Thursday, 25 July 2013

After The Show Is Over

After two fantastic days racing at Cartmel, many people have asked me, “What happens next on the racecourse?”

Well the clear-up starts straight away and, while we always try to get the park back into shape as quickly as possible, the village will be visited by the judges of Britain in Bloom next week – so we want to be doubly sure that the racecourse is as tidy as possible. 

A dedicated team of casual staff, including local families and members of the Cartmel Cricket Club, collect in the region of 17 tonnes of rubbish. The waste is collated and removed from site by Wicks Waste Management Services, who ensure that 100% of it is recycled. Glass, plastic, cardboard and metal are sorted for re-processing. The rest is treated and converted to “refuse derived fuel” – not sold yet in Britain, but usually exported to Holland for use on the continent. 

This weekend the racecourse will be hired by the local Pony Club for an annual event, while members of the Lakeland Caravan Club will be staging a rally to coincide with the Steam Gathering on Cark Airfield. That’s assuming that we can get all the marquees down in time; it’s a tight turn-around.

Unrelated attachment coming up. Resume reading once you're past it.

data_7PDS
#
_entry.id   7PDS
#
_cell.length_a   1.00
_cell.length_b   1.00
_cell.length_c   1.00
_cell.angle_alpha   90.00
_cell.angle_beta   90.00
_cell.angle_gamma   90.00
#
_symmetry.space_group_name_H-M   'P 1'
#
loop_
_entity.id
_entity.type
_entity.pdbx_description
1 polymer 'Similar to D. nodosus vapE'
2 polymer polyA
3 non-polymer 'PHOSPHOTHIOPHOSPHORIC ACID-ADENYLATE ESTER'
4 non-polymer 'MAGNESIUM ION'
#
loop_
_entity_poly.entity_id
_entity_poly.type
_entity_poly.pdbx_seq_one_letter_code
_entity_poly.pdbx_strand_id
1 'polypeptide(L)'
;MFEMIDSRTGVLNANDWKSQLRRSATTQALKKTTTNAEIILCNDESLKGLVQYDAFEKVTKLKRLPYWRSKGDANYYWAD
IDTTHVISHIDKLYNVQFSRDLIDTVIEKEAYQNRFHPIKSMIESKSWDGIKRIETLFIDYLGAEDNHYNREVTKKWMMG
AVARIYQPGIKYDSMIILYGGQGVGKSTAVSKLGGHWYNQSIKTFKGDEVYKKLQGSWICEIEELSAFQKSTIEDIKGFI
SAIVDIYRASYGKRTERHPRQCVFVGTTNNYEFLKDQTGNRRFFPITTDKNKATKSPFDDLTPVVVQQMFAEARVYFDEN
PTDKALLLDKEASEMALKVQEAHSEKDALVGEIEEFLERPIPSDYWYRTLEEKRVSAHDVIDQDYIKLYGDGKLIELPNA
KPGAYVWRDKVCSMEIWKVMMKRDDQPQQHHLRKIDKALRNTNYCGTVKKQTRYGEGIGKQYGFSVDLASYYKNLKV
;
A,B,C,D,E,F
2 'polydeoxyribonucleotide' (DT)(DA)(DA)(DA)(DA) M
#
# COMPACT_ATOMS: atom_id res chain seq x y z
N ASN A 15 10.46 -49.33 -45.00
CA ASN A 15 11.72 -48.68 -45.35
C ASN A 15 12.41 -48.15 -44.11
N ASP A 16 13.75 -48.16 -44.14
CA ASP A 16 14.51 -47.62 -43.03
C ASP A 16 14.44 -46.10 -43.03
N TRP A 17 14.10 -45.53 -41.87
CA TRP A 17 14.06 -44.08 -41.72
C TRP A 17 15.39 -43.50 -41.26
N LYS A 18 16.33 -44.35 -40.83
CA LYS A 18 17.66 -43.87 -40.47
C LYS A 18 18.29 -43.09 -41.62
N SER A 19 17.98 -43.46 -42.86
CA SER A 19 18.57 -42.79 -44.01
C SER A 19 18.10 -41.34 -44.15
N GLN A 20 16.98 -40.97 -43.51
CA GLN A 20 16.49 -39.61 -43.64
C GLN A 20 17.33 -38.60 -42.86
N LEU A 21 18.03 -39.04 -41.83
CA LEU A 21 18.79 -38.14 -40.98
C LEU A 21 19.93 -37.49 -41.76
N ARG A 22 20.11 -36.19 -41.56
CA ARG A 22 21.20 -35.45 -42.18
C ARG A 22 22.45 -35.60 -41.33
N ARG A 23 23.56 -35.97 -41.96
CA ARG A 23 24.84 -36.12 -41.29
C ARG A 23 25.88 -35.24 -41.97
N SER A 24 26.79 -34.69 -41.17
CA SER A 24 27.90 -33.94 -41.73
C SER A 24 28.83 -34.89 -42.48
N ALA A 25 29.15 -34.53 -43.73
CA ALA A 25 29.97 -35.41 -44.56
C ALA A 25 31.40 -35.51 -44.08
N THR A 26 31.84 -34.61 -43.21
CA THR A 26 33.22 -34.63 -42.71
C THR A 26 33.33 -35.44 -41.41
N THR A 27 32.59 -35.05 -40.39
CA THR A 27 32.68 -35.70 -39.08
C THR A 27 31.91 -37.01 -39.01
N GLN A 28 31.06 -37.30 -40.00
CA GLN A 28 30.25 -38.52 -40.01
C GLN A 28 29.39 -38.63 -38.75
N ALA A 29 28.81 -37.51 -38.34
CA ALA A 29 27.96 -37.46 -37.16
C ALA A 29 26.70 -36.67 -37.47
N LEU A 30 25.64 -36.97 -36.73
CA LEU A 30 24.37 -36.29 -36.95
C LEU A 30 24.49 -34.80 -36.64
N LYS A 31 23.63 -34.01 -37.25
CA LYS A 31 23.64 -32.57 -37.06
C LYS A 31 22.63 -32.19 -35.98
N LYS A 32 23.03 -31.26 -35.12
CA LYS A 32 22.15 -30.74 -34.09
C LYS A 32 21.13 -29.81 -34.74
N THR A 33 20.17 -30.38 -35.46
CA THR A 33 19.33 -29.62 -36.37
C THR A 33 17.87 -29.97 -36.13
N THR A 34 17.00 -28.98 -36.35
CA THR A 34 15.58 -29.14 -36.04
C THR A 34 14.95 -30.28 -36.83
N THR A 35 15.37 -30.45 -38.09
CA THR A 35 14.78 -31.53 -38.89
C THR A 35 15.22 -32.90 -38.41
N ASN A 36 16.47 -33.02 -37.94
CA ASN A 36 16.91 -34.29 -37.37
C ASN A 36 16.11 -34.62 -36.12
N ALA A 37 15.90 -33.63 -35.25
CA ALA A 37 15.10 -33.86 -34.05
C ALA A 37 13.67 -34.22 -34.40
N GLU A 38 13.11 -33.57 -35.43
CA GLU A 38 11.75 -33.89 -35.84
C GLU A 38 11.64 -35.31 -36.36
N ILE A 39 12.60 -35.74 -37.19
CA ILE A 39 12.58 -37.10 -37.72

Next week we’ll be hosting the Sunflower Ball, in the Louis Roederer Restaurant on the first floor of the Grandstand, for St Mary’s Hospice. The Grandstand is available throughout the year for weddings, private functions and corporate events. And following that, it’s the Cartmel Agricultural Show on Wednesday 7th August. 

The divots left by the horse’s hooves have already been neatly forked back into place and this week’s rain has helped to stimulate the grass to grow in preparation for the August Bank Holiday Meeting; all of which will please our Clerk of the Course, Anthea Morshead, who is supervising the action at York on Saturday. She isn’t allowed to have a bet – but you can…  I’d suggest  Mukhadram in the York Stakes at 2.55pm. 

Between watching races during the afternoon, I’ll be spending some time in the garden. Regular readers will be aware of the failed asparagus crop – I’m delighted to report that the fine weather has brought compensation in the form of delicious strawberries, redcurrants and gooseberries.


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